Luxury Listings NYC | ART ISSUE | July/August 2014
OUR ART ISSUE! Luxury Listings NYC is a tabloid-sized glossy magazine focusing on apartment and townhouse listings in Manhattan, plus dedicated real estate news that lets readers know what’s going on specifically in their neighborhood, in a way that mainstream media and shelter magazines don’t do. For all of Manhattan’s most desirable neighborhoods — the Upper East Side, Upper West Side, Midtown, Chelsea, Gramercy, Flatiron, West Village, Soho, Tribeca and the Financial District — the magazine provides a cheat sheet on the latest trends, priciest sales and rentals, celebrity moves and new buildings that keeps affluent readers up to date on what’s happening in their backyard.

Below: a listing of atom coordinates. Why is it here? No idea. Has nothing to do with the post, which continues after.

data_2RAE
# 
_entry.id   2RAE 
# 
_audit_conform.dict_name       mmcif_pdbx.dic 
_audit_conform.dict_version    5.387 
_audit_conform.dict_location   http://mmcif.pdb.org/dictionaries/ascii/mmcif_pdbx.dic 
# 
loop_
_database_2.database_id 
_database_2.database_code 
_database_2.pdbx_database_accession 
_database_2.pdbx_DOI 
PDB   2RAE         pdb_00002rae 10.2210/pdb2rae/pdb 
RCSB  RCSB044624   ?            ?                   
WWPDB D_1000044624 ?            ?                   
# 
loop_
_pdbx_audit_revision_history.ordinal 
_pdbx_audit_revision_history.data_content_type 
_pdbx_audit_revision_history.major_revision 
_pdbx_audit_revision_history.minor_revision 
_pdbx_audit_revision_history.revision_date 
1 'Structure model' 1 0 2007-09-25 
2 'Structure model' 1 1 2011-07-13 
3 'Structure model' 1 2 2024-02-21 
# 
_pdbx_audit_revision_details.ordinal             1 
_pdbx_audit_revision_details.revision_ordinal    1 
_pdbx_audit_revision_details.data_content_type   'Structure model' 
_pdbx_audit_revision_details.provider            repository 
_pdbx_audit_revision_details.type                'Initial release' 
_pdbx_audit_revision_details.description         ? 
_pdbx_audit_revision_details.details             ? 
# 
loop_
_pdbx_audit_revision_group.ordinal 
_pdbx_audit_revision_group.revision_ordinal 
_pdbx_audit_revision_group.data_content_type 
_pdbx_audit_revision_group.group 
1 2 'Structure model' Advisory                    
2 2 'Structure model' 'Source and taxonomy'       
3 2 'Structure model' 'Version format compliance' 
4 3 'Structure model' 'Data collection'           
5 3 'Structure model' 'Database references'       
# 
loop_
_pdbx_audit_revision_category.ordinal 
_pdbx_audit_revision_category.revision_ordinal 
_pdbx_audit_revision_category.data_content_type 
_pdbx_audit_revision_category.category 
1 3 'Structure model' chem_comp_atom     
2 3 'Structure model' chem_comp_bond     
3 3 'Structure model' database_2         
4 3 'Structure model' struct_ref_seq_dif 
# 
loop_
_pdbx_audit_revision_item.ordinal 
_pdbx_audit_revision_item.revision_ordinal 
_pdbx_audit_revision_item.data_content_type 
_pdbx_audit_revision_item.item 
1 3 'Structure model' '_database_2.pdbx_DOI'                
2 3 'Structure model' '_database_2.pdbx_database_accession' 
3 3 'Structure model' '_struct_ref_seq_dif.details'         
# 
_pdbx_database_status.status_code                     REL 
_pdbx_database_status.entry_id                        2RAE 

JULY/AUGUST 2014 IN LIVING COLOR A-list artist Domingo Zapata paints and parties in his Gramercy Park triplex HOW TO BUILD THE PERFECT COLLECTION FOR YOUR PAD ART & SOUL NATURE NURTURES MODERN DESIGNS INSPIRED BY MOTHER EARTH HOT IN THE HAMPTONS EAST END HOME SALES SMASH RECORDS YES! MARV ALBERT’S PENTHOUSE— AND HIS PRICELESS SPORTS MEMORABILIA MANHATTAN’S MOST EXCLUSIVE PRIVATE POOLS A PUBLICATION OF STAY COOL 575 Madison avenue, nY, nY 10022. 212.891.7000 | ÂŠ 2014 douglas elliMan Real estate. equal Housing oppoRtunitY. sales | rentals | relocation | new developments | retail | mortgage | property ma anagement | title insurance How many ways can tHe largest network work Harder for you? A successful real estate transaction depends on your ability to assemble the right team. From buying and selling, to appraisals, mortgage financing and rentals, top experts on AskElliman.com offer timely answers to todayâ€™s questions about all things real estate. With the largest regional and global network, Douglas Elliman offers customized resource to guide you skillfully from beginning to end. Put the power of Elliman to work for you. VOLUME No. 02 ISSUE No. 04 Contents JULY/AUGUST 2014 PRIVATE POOLS P10 NYC’s Forget condo pools. The ultimate amenity is a truly private pool — like this one at 45 East 74th Street — that’s yours and yours alone. Premier Exclusive homes in Manhattan and the East End. Properties LISTINGS P66–89 MANHATTAN MARKET ROUNDUP Shhhh! More and more properties in the city are selling — without ever officially hitting the market. NEWS CORNER P26 THE BACK PAGE P90 LLNYC PARTY Scenes from our first-ever Summer Issue Soirée, fêteing our May/June cover star Jill Zarin. The contemporary art scene migrates uptown A Canadian town gets an Upper West Side of its own UPPER EAST SIDE P30 PAINT MISBEHAVIN’ Domingo Zapata creates colorful art — and throws killer parties — in his Gramercy Park home. P14 UPPER WEST SIDE P32 A new rooftop bar and gelateria channels Italian beaches SOHO P48 TRIBECA MIDTOWN The Greenwich Hotel’s new suite draws upon wabi-sabi P50 Families are loving life in the middle of Manhattan P38 P34 LES/EAST VILLAGE A new hotel provides an authentic NYC experience GRAMERCY Russ & Daughters Cafe and the nabe’s upscale dining scene P56 P52 CHELSEA The hope for high-end shops at the upcoming WTC mega-mall P8 Organic chemistry Nature-inspired products are must-haves for modern homes. P18 Art 101 Galleries and agencies can help newbie collectors get started. P22 Marvin’s gardens Sportscaster Marv Albert takes us inside his UWS penthouse with a stunning, landscaped terrace. FIDI Small businesses find new footholds in gentrifying nabe P40 GREENWICH VILLAGE P42 Rising home prices accelerate “brain drain” on the East End A dispute between year-round and seasonal businesses HAMPTONS P58 An architecture critic is unimpressed by the new Whitney sales of the past 12 months, including the most expensive home sale in the entire country. P24 Hamptons In a record-breaking year, we round up the Hamptons’ top ten priciest NORTH FORK P62 4 | Luxury Listings NYC | July/August 2014 EDITOR’S NOTE PUBLISHER Amir Korangy EDITOR-IN-CHIEF Stuart W. Elliott MANAGING EDITOR Lisa Keys ART DIRECTOR Gregory Cullen REPORTER Zachary Kussin CONTRIBUTORS Tom Acitelli, Christopher Cameron, James Gardner, Mark Maurer, Claire Moses, Adam Pincus, Julie Strickland EDITORIAL OPERATIONS MANAGER Linden Lim EDITORIAL INTERN Lucia De Stefani DIRECTOR OF MARKETING OPERATIONS Yoav Barilan ASSOCIATE SALES DIRECTOR Ross Fox ADVERTISING SALES Eran Evron, Nick Mascaro, Robert Stearns, Nicki Chadi, Sigalit Levi, Marcus Guest, Chris Cuomo FINANCE DIRECTOR Ken Cyrus DIGITAL TRAFFIC MANAGER Junaid Zahid DISTRIBUTION Mitchell’sNY ATTORNEY Barry J. Friedberg Trachtenberg Rodes & Friedberg T With both art and real estate insanely hot right now, we take you inside the home of a bad-boy painter and help you navigate what to hang on your own walls. Luxury Listings NYC is a registered trademark of Luxury Listings NYC LLC. Copyright 2014. Call 212-260-1332 or email news@LLNYC.com. Warning: It is illegal to photocopy or reproduce any part of Luxury Listings without express written consent. For reprints and duplication rights, call 212-260-1332. Principal office: 158 West 29th Street, New York, NY 10001. Luxury Listings is published bimonthly. To subscribe or to stop receiving the magazine, email subs@LLNYC.com or call 1-855-703-9671. The magazine is free to residents of Manhattan. For those outside Manhattan receiving the magazine by mail, a yearly subscription costs $95. Paid subscribers can opt in to receive The Real Deal magazine and The Real Deal’s annual Data Book at no additional charge. Check or money orders for subscriptions can be mailed to 158 West 29th Street, New York, NY 10001. here are a lot of parallels between the art market and the real estate market right now. Both are insanely hot (and possibly overheated), both are seeing record prices and both are increasingly attracting the wealth of onepercenters in the U.S. and around the globe. To wit: In May, an 18-acre beachfront spread on Further Lane in East Hampton sold for $147 million, setting a record not only for the Hamptons, but for the entire country (see page 24). And last fall, Francis Bacon’s “Three Studies of Lucian Freud” became the most expensive work of art ever sold at auction, going for $142 million. Real estate has rebounded to a level seen before the bust, as have global art sales (totaling some $65 billion last year), with New York as the center of the world for contemporary art auctions. A central figure in that surging art world is Domingo Zapata. The Spanish-American “it” artist sells his six-figure canvases to the likes of George Soros, Pat Riley and Leonardo DiCaprio. And his salon-style dinner discussions have attracted patrons as varied as Salman Rushdie, Ron Burkle and Lindsay Lohan — the latter of whom Zapata denied romancing earlier this year. We peek inside Zapata’s eclectic home in a story starting on page 14. The 8,600-squarefoot triplex in a townhouse directly on Gramercy Park shows that the artist clearly has it covered on both the art and real estate front. The expansive space showcases a mix of the old and new, formal and fun — the Old World elegance of the drawing room is offset by paint-splattered floors and enormous vibrant canvases. It’s much like the badboy painter himself, who sports tattoos and high-top sneakers but also — he claims — has his butler iron his New York Times every day before reading it in the park. If our piece on Zapata has you inspired, and you’re looking for art to spruce up your own walls but don’t know where to start, we can help. On page 18, we survey local services that help New Yorkers outfit their apartments and grow into art collectors, whether you’re looking to spend $350 or $3,500 or $35,000. (To shop for art, think about heading to the Upper East Side, where new galleries are sprouting up, in part because the neighborhood is “so unhip, it’s hip” — see page 30.) We also take a look at cool décor and furnishings that are inspired by nature (charred logs that double as stools; jungle flora wallpaper created by rocker-cum-interior designer Lenny Kravitz) on page 8. And finally, we get a VIP pass inside the home of legendary sportscaster Marv Albert (yes!), and take a look at the priceless memorabilia that he’s collected in his decades on air covering basketball. Of course, there is plenty in here that’s not about art or collectibles. Notably, in time for 80 and 90 degree temperatures, we take a look at the poshest private pools in Manhattan — there are only a handful of apartments and townhouses that have their very own place to take a dip (see page 10). If I had my druthers, I’d plunk into the pool in the $50 million apartment atop the Sir Norman Foster-designed condo project rising just off the High Line in Chelsea. (It hasn’t been built yet, so I’ll have to wait.) Enjoy the issue and enjoy the summer. STUART W. ELLIOTT, Editor-in-Chief 6 | Luxury Listings NYC | July/August 2014 Grand Duplex Maisonette w Garden New white glv TH-style condo on E 79th. LR, FDR, EIK, MBR suite + 5BRs, 5 bths, 2 pwdr rms. $18.5M. Web #9796404. Inez Wade 212-452-4439 Maisonette Duplex 5th Avenue/76th Oppty to create your own space in a prwr co-op. Appx 3500 sf facing CP w pvt entr. $12.495M. Web #10054318. Phyllis Mack 212-452-4412 Exceptional Penthouse Living in West Chelsea 5BR, 5 bath duplex with 3 terraces in full service building on the High Line. $9.85M. Web #10277017. Jane Gardner 646-613-2656/Mary Ellen Cashman 917-710-2655 3BR, 3 Bth Condo at The Manhattan House LR, dining area/4th BR, chef’s kit, MBR w dressing area & mbth. W/D. 5-star FS bldg w spa. $4.55M. Web #10311838. Jaclyn Boulan 917-940-6685 Amazing Park Views & Terraces on CPW 2-3BRs, 3 baths, EIK, LR w WBFP, DR & 2 staff rms. FS prewar co-op. $8.995M. Web #9514920. Cathy Taub 212-452-4387/Rosette Arons 212-452-4360 565 WEA 3BR, 3 Bth w Hudson & City Vus Reduced. Hi flr prewar co-op. DR, crnr LR. W/D. Drmn, gym. $2.9M. Web #9785881. Cathy Taub 212-452-4387/Pamela D’Arc 212-452-4377 3BR, 2 Bath Steps from CPW at 72nd Renov combo of 2 units. LR/DR, terrace, chef’s EIK. FS co-op. $2.39M. Web #10147001. Valerie Artzt 212-585-4525/Lori Huler Glick 212-585-4536 3BR, 2 Bth PH Duplex Hi Above Chelsea 3251 sf incl 1000 sf terr. LR/DR, open chef’s kit, MBR suite. W/D. 24-hour drmn. Broker owner. $5.695M. Web #10244165. Steven Sumser 646-613-2741 Tribeca Dplx Condo w Terr, Hudson Vus 3BR, 2.5 bth, double-height ceils, chef’s kit, W/D. $4.325M. Web #10161803. Joan Merrill 212434-7082/Cornelia Van Amburg 646-613-2683 Chic West Chelsea 1BR, 2 Bath Loft 12 foot ceilings, Schiffini kitchen, home office. FS condo w amenities. $1.65M. Web #10271515. Shannon Helms Wisniewski 646-613-2604 5BR Brooklyn Heights Townhouse 5-story, grdn, 6 fplcs, Manhattan views. $8.25M. Web #9161468. Priscilla Bijur 212-452-4459/Linda Melnick 452-4425/Tim Desmond 452-4380 The Right Broker Makes All the Difference. Over the past 30 years, Stribling brokers have successfully represented the world’s most discerning clients, offering an exceptional level of service, integrity and sophistication coupled with an in-depth understanding of the ever-changing real estate market. Stribling professionals embrace a wide range of tastes and styles, ensuring that each client is matched with the broker who can best assist them in buying or selling their home. STRIBLING.COM · UPTOWN 212 570 2440 CHELSEA 212 243 4000 TRIBECA 212 941 8420 BROOKLYN 718 208 1900 · EQUAL HOUSING OPPORTUNITY A SAVILLS INTERNATIONAL ASSOCIATE DESIGN New home designs provide a totally organic experience “ F BY LISA KEYS CHARRED CHIC arm fresh” and “all natural” aren’t just buzzwords for the dinner table — they should be guiding principles for decorating an upscale, modern home. Today’s natureinspired furnishings and décor are hip, whigh-tech and light years away from the fuddy-duddy floral prints of yesteryear: Think a lampshade inspired by leaves — designed for LED bulbs and courtesy of a 3D printer — or a massive speaker that looks like a beautiful butterfly but delivers some serious bass. Whether you’re designing brand-new digs or you’re just looking to refresh your living space, read on for some savvy ways to transform your home into a force of nature. Straight outta Brooklyn but employing an ancient Japanese technique, Hono Stools from Uhuru Design are a perfect amalgam of minimalism and naturalism. Using a traditional method of preserving wood by charring it, these multipurpose pieces — part of a limited edition of 25 — are crafted from reclaimed cedar poles from the Pacific Northwest. From $1,250; www.uhurudesign.com BIG AUDIO DYNAMITE Size matters, according to Jonathan Weiss, CEO and founder of Oswalds Mill Audio — and looks count, too. For truly big sound that makes your heart flutter, invest in these beautiful, sculptural Monarch speakers, crafted from Pennsylvania hardwood. There’s a brain behind the beauty: The butterfly’s wings are baffles, engineered to extend the low frequency response — meaning you can expect concert-hall style sound from a museum-quality piece. From $7,200 a pair; www.oswaldsmillaudio.com A NEW LEAF Modern technology meets Mother Earth. With a shade made of nylon printed by a 3D printer, the CP3d Blowing Leaves Pendant #1 from CP Lighting is designed to diffuse the light cast from an LED bulb.The organic, leaf-like shade of the pendant lamp casts dappled light and shadows, “like direct sunlight through a canopy of trees.” From $320; www.cplighting.com TIME FLIES If you think traditional timepieces are for the birds, check out the unique Swallow Clock from Haoshi Design. Instead of ho-hum numbers, the kinetic clock features a dozen individually mounted swallows, made of resin, that marry “the aesthetics of movement and silence.” Pretty tweet. $170; www.haoshi.com.tw WILD STYLE Designed by Kravitz Design — yes, as in Lenny Kravitz — the Feroz wallpaper from Flavor Paper depicts jungle flora so bold and graphic that it “hides monkeys and jaguars peering out from their natural habitat.” The fierce pattern is available in a variety of colors or, like all Flavor Paper wall coverings, can be customized for a real tropical treat. Rawr! From $250 a roll; www.flavorpaper.com PARK IT National Park pillows from Pendleton Woolen Mills offer up a taste of a retro-fabulous, country-chic vibe. The cover is made of 100% organic cotton and the handembroidered design — which takes more than a week to sew — depicts iconic landmarks of four great Western parks: Yosemite, Yellowstone, Glacier and Grand Canyon. $158; www.pendleton-usa.com 8 | Luxury Listings NYC | July/August 2014 LUXURY YOU CAN AFFORD They are easy to use, 100% RF Wireless and one of the best investments you'll ever make. Our technical designers are waiting for you in our Chelsea showroom to show you how they work and help you choose the best fabric to match your lighting requirements and dĂŠcor. h o r izon W I N D O W T R E AT M E N T S To schedule a private consultation email: firstname.lastname@example.org or call 212.759.4111 HORIZON WINDOW TREATMENTS 133 WEST 24TH STREET NEW YORK NY 10011 LUXE LIVING A look at the poshest private pools in Manhattan I BY TOM ACITELLI where something as simple as a breakfast alcove is considered real estate gold. Right now, there are about 10 townhouses and condos in the entire borough with pools; the number is difficult to pin down because of, well, the private nature of private pools. Here, we’ve highlighted some of the city’s swankiest private pools — some of which are ripe for the taking (or, at least, renting). And if none of these listings quite tickle your fancy, fear not: Manhattan is about to see a boom in private pools. The Soori High Line, a new 27-unit condo planned in West Chelsea along the ribbon of parkland, will feature 16 condos — each with its own pool. Interestingly, having a swimming hole of whatever size is not necessarily a huge plus for homes on the market. As one broker diplomatically put it, high-end buyers and renters would often rather have the space that a private pool takes up. Also, Manhattan has so few private pools, it’s hard to gauge what they add — or subtract — pricing-wise. “As far as the premium, it’s very hard to price because there are not many apartments around that are similar,” said Jon M. Cella of Town Residential, who closed a deal on a $37,500-a-month rental of a Flatiron triplex with a private pool. “There are no comparables out there. It’s a hard question to answer.” Interested in taking a virtual dip in the world of private pools? Read on for a glimpse at these “incomparable” homes. t’s the most refreshing of amenities in these stickiest months of the year: a swimming pool. With city dwellers eager to cool off and dip their toes into any kind of water as the mercury rises — hello, dumpster pools!— it’s no surprise a swimming pool tops the wish list of many a New Yorker. Today, there are nearly 100 condos and co-ops in Manhattan that offer swimming pools. That’s pretty sweet — if a little pedestrian. Why not up the ante with a truly private swimming pool, one that’s yours and yours alone? Luxury brokers talk of pools within condo units or townhouses as the ultimate “wow” factor in space-starved Manhattan, 45 East 74th Street Sale price: $26 million T he approximately 9,000-square-foot townhouse boasts two soaking spots: a hot tub with Bisazza Mosaico glass tiles on the roof and, in the lower level spa, a nearly 435-square-foot travertine saltwater pool that’s adorned with a skylight-illuminated waterwall. The five-bedroom, 7.5-bathroom townhouse dates to 1879, and was redone in the Italian Renaissance style by its sellers, a group of Italian investors. There are modern flourishes as well, including hand-crafted bronze and leather banisters, a marble façade (imported from Italy, naturally) and “honed millwork panels.” The kitchen is state-of-the-art and there’s a wine cellar as well as a portico at the entrance. The investors bought the townhouse in 2008 and listed it through Town Residential for $30 million; Chinese billionaire Zhang Xin bought it in late 2013. While the basement pool was definitely a draw, said Brett Miles (who, along with fellow Town broker Jason Karadus, sold the townhouse), some prospective buyers saw it as taking away from storage space. Still, the property had a lot going for it regardless. “It was definitely more of a plus than a negative,” Miles said. “[But] I almost wonder if we needed the pool.” 10 | Luxury Listings NYC | July/August 2014 214 Lafayette Street Current rent: $80,000 Credit: ©Donna Dotan Photography L ooking for some easy stress relief? This converted power substation — dating to the 19th century — has a 480-square-foot indoor pool right next to the home office. It’s added unmitigated “wow” factor to this five-story townhouse, which has hosted countless private parties, as well as video shoots for the likes of John Mayer and Beyoncé. A new tenant moved in for summer at the end of May, who agreed to pay the asking rent of $80,000 a month for the 13,000-square-foot spread on the Nolita-Little Italy border. The home will be available again Sept. 1. “The reaction is always incredible when they see the pool,” Steve Halpern, the broker with Urban Compass who has the listing, said in an email of visitors to the home. “The joke is always ‘too bad I didn’t bring my bathing suit.’” The three-bedroom, 3.5-bathroom townhouse — which was bought by its current owners in 1996, who gradually transformed it into its current palatial state — also boasts a chef’s kitchen, an elevator, 20-foot ceilings in spots, as well as a 925-square-foot “Zen terrace,” as the listing puts it. More utilitarian is the laundry room — good for all those wet swimming trunks. 40 Mercer Street, PH7 Asking price: $13.995 million N o need to use the communal pool or Jacuzzi in this 40 Mercer Street condo in Soho: The approximately 380-square-foot side terrace of Penthouse 7 holds a more than 84-square-foot lap pool-slash-Jacuzzi. It’s located just off the kitchen and the study. The 3,006-square-foot, eight-room penthouse with three bedrooms and 3.5 bathrooms first hit the sales market in September 2012 for $16 million, having last traded in 2009 for $12 million. The seller then chopped the price to $14.5 million in November of that year — and then to its current asking price of $13.995 million in September 2013. Fredrik Eklund and John Gomes of Douglas Elliman now have the listing. The penthouse and its pool cap a condo complex developed by hotelier Andre Balazs and designed by French architect Jean Nouvel. Glasscurtain walls adorn the 14-story building, and, not surprisingly, the interiors, including those of Penthouse 7, have lots of natural light as well as severe, modernist angles and layouts. Continued on pg 12 July/August 2014 | Luxury Listings NYC | 11 LUXE LIVING Continued from pg 11 T he 44-foot-long swimming pool on the lowest level of this approximately 9,300-square-foot triplex maisonette is surrounded by marble: The pool itself is made of marble, as is the deck area around it. This in-residence spa also boasts a sauna and a steam room. The rest of the Tribeca spread also has its share of Carrera marble, especially the foyer, living room and kitchen. Leonard Steinberg of Urban Compass, who has the listing, said the pool has drawn interest not just from swimmers, but from parents who see it as the perfect jumping off — or diving off — point for a kids’ party. Steinberg, who listed Unit 1C shortly before Memorial Day, also got to the yin-yang of all these private pools, whatever the sales and leasing histories of the properties that host them.“I do think that the most important thing is that it’s a wow-factor item and usable,” he said. “So it’s not just a gimmick.” 60 Collister Street, #1C Asking price: $18.95 million T 51 Walker Street, TH1 Sale price: $4.675 million his 50-foot-wide Tribeca townhouse boasts some serious swagger in its serious outdoor space: The 1,574-squarefoot terrace and garden has a 25-square-foot Jacuzzi, plus a pool that’s larger than 300 square feet. Alas, like some other pools on this list, the swimming hole at Townhouse 1 at 51 Walker was not necessarily a must-have, as evidenced by the tortuous sales saga of the approximately 3,200-square-foot spread: It churned through at least six listing brokers and deep-dived from an asking price of $8.695 million in 2008 to its September 2012 closing of $4.675 million. Perhaps that’s why the blog Curbed New York called 51 Walker’s key amenity “Tribeca’s saddest pool.” Just three months after the Eklund Gomes Team at Douglas Elliman got hold of it, however, the property traded. “Buyers are, in general, surprised and energized by the fact that there exists in the city private oases that they can purchase and at prices reasonable to the current market,” said Jorden Shea, an agent with the Eklund Gomes Team, by email. “Buyers will always clamor for the opportunity to own something uniquely exclusive to them, pools notwithstanding.” 522 West 29th Street Asking prices: TBA T his planned condo development, dubbed the Soori High Line because of its proximity to Chelsea’s super-hip elevated park, will more than double the number of private pools in Manhattan. Of the 27 luxury condos in the 11-story building, 16 will have heated outdoor swimming pools. While asking prices are not yet available, we now know the dimensions of the pools: lengths from 23 to 25 feet, widths from 7 to 9 feet, and each will be 4 feet deep. The condos’ floor- to-ceiling windows overlook the private outdoor pools (which sport some snazzy views themselves). All the units in the Soori, which is being designed and co-developed by Yale-trained architect Soo K. Chan, are slated to have ceilings soaring to at least 14 feet, as well as living-room fireplaces. Sales are expected to launch by the end of the year. 12 | Luxury Listings NYC | July/August 2014 551 West 21st Street, Penthouse Asking price: $50 million T he nearly 62-foot-long, 9.5-foot-wide lap pool has been up for grabs since early May, when it officially went on the market as part of the 6,200-square-foot, floor-through penthouse at 551W21, the new condo complex designed by British baron Norman Foster and developed by Scott Resnick. Itâ€™s part of a three-sided, 4,500-squarefoot outdoor space with dictatorial views of the Hudson River and Northern Jersey. There is plenty more besides the pool to draw awe, according to listing broker Erin Boisson Aries of Brown Harris Stevens. The pad has a separate service entrance; double-sided wood-burning fireplaces; a kitchen with heating and cooling drawers, as well as two Sub-Zero fridges and twin wine coolers; 12-foot ceilings and a 33-foot-long loggia off the living room. There are also the sweeping views from the outdoor space. CELEB CRIBS Bad-boy artist Domingo Zapata creates edgy work in a traditional Gramercy Park setting Zapata’s studio is on the home’s parlor level. Floorto-ceiling windows flood the room with light and overlook exclusive Gramercy Park. C BY ZACHARY KUSSIN colored paintings. Instead of tea, the butler offers milkshakes from Shake Shack, of which there were two shelves full in the refrigerator from a charity auction held here the night before. The juxtapositions of old and new, formal and fun, bright and subdued are not only on display throughout the 8,600-square-foot triplex, but also embody the artist himself. “It’s my head, it’s my mind,” said Zapata, 39, gesticulating with purple paint-stained hands, of these myriad contrasts. He’s wearing a crisp, black buttoned-down shirt that shows off his tattooed arms, one of which sports an oversized watch. “If you could make a hole in my brain and look at it, you would see this.” Not surprisingly, Zapata’s artwork, on display throughout the spacious digs, gives PHOTOGRAPHED BY STUDIO SCRIVO lose your eyes and envision the general scene in the hit TV series “Downton Abbey.” There’s a palatial estate that houses stunning works of art. There’s a butler and a kitchen full of treats. Outside, there’s green space. Now imagine how this would translate to 21st-century New York City with a hip resident, and the result is the Gramercy Park home of artist Domingo Zapata. Here, a friendly butler — who this day is dressed in a pink Polo shirt, indigo jeans and black dress shoes — leads a visitor through this triplex portion of a 19th-century townhouse, whose cream-toned interior boasts standing Medieval suits of armor and patterned Louis XIV wall paneling, as well as Zapata’s own large-scale and brightly the biggest glimpse into his antithetical mind. On one end of his second-floor dining room hang his renditions of the iconic Mona Lisa portrait: One is wearing a gold crown, another has an X for a mouth and another bears the oxidized headpiece of the Statue of Liberty. Across the room, standing by the windows that overlook the garden, are two mounted chaquetillas — traditional jackets worn by bullfighters in Zapata’s native Spain — that are covered in layers of colorful paint. The wall next to the home’s sweeping staircase exhibits a large-scale crucifixion of Jesus Christ, with pops of pink, yellow and gold, and a painted “Do you believe?” on its right-hand side. There’s yet another contrast present inside the space on this cloudy day: a palpable silence in a home that is best known 14 | Luxury Listings NYC | July/August 2014 “For me, life is a dream right now — a dream I hope I never wake up from.” —Domingo Zapata The ornate foyer. Zapata occupies the lower three floors of the house. Some works from the artist’s Polo series, flanked by suits of armor As a painter, Zapata aims “to make the world a little more beautiful.” for buzzing with company. Every week or two, the gregarious Zapata welcomes actors, writers, musicians and artists into his rental home for a salon-style dinner discussion on what’s happening in the arts. Such guests have included Salman Rushdie, Ron Burkle and Lindsay Lohan — the latter of whom Zapata denied romancing in early May. Zapata said the process of hosting these gatherings is “organic.” Though he has help with the pre-party cleaning and food preparations, he insists they’re generally spur-ofthe-moment, casual hangouts with intellectual types. “I always like to hang out with creative people,” Zapata said. “I always said I am a painter and what I like to do is make the world a little more beautiful, and let all these other people who know so much more about other things make it a better place.” Of course, not every gathering Zapata hosts is intimate — sometimes he throws big bashes, and sometimes he hosts fundraisers. Last fall, for example, the painter held a fundraiser for Mayor Bill de Blasio’s campaign; guests included “Million Dollar Listing New York” star Ryan Serhant and hotelier Vikram Chatwal. “He said I redefined the [phrase] ‘studio apartment,’” said Zapata of the mayor, who, having admitted to house envy, was punning on Zapata’s capacious live/work digs. Zapata’s work area is a spacious room on the second floor, the parlor level, which also contains the dining room. Visible from street level, Zapata’s studio looks out onto the exclusive Gramercy Park — for which Zapata has a key — and lets in good light through three floor-to-ceiling windows. “This is where the magic happens,” he said. A turn away from the windows gives way to a stunning view of the classic-looking room. In yet another unexpected contrast, ornate moldings hang over roughly 20 large and bold paintings made by Zapata, awaiting their finishing touches. A Steinway grand piano, which Zapata doesn’t play (the instrument was already in the partially furnished rental) stands next to a fireplace that’s topped by a large mirror sheathed in original moldings. One can only imagine Continued on pg 16 July/August 2014 | Luxury Listings NYC | 15 CELEB CRIBS Continued from pg 15 The studio is adorned with a grand piano, which Zapata doesn’t play. Nearly completed commissioned work dot the artist’s work space. that the European masters also worked in studios with such period details. There’s also a cushy, moss-colored velvet sofa off to the side, which comes in handy. “Sometimes I don’t leave my house for a week or two if I’m working,” Zapata said. “I stay here, I sleep on the couch and I work. I’m entranced. I just think of painting and colors and beautiful fantasies … it’s a great experience. It’s like being high for a week.” The ceiling is 14 feet above the papercovered, paint-splotched floor; look up and there’s a traditional plaster rosette with an equally-as-vintage chandelier, as well as a new paper mural that spans the ceiling and surrounds the fixture entirely. It’s Zapata’s favorite piece in the home. A modern interpretation of a scene from Hieronymus Bosch’s “Garden of Earthly Delights,” it features peach-colored nudes interacting with green land and assorted wildlife. Zapata’s previous artistic setting wasn’t quite spacious enough to accommodate both work and life. Before moving into the Gramercy Park digs last July, he lived in the Bowery Hotel’s 2,300-square-foot penthouse, where everything was located on one floor, making space a concern. “I was living in my own painting,” he said of his prior digs. “It was a little bit intense.” So he sought out a larger home, this one with four bedrooms and three bathrooms, mainly to secure more space for his art and, of course, his young children: Domingo Jr., 6, and Paul, 5. They live upstate with their mother, but visit their dad regularly. “I like this area,” he said of Gramercy Park. “It makes me feel sometimes that I’m not in New York City. The one thing that I love most about New York is the energy — but at the same time it’s the one thing that I fear the most because it can be very intense and overwhelming.” At home, he finds escape. When he’s not in heavy creative mode, he takes his morning coffee and the New York Times, ironed crisp by his butler — “We think it’s funny,” said Zapata of how he and his butler feel of this presentation — across the street to the park to start his day. But even in the heat of busy work and frequent company, Zapata finds tranquility indoors. The dark woodpaneled library on the ground floor is his favorite space in the home. It provides peace and quiet under the soft glow of a small light fixture hanging from above. Other Old World details include a gramophone, displayed near the built-in bookcases, and an original fireplace. Fittingly, however, there are incongruous touches to this old-school space: Over the mantel hangs a photograph by Patrick McMullan of Andy Warhol (whom Zapata considers an inspiration); close by is a New York Rangers hockey stick. The triplex’s uppermost level is where the bedrooms are located. There, Zapata is apt to zone out and watch TV. (See, celebrity painters! They’re just like us!). “I love ‘Law and Order,’” he said of the crime drama, which he watches in his large bedroom on a wide television. “I’m addicted to it. When I’m not working, that’s what I’m doing.” A black-painted slogan, “life is a dream,” graces one of his bedroom’s walls — and in Zapata’s case, that’s a statement of fact. Zapata lived in the Bronx when he first moved to New York 15 years ago and didn’t have much money in his pocket. His artistic aspirations reigned, but he worked in corporate finance for five years, until his painting career blossomed after mounting a piece from his equestrian-themed Polo series at a show at the Chelsea home of Michael Borrico, a contractor and polo enthusiast. From there, his career took off: Today, Zapata’s work can sell for six figures, and his clients include the likes of George Soros, Pat Riley and Leonardo DiCaprio. “For me, life is a dream right now,” he said. “A dream that I hope I never wake up from.” 16 | Luxury Listings NYC | July/August 2014 learn the difference. know the difference. Home • Auto • Umbrella • Valuable Items • Flood • Condo/Co-Op/Renter Policies ALWEX INSURANCE At Alwex, we believe that the quality and longevity of our client relationships speaks volumes about our approach to the insurance business and the level of service we provide. We take the time to understand your specific goals, tailor a program to fit your needs, and vow to offer you the best possible coverage to preserve your investments for years to come. Call 888-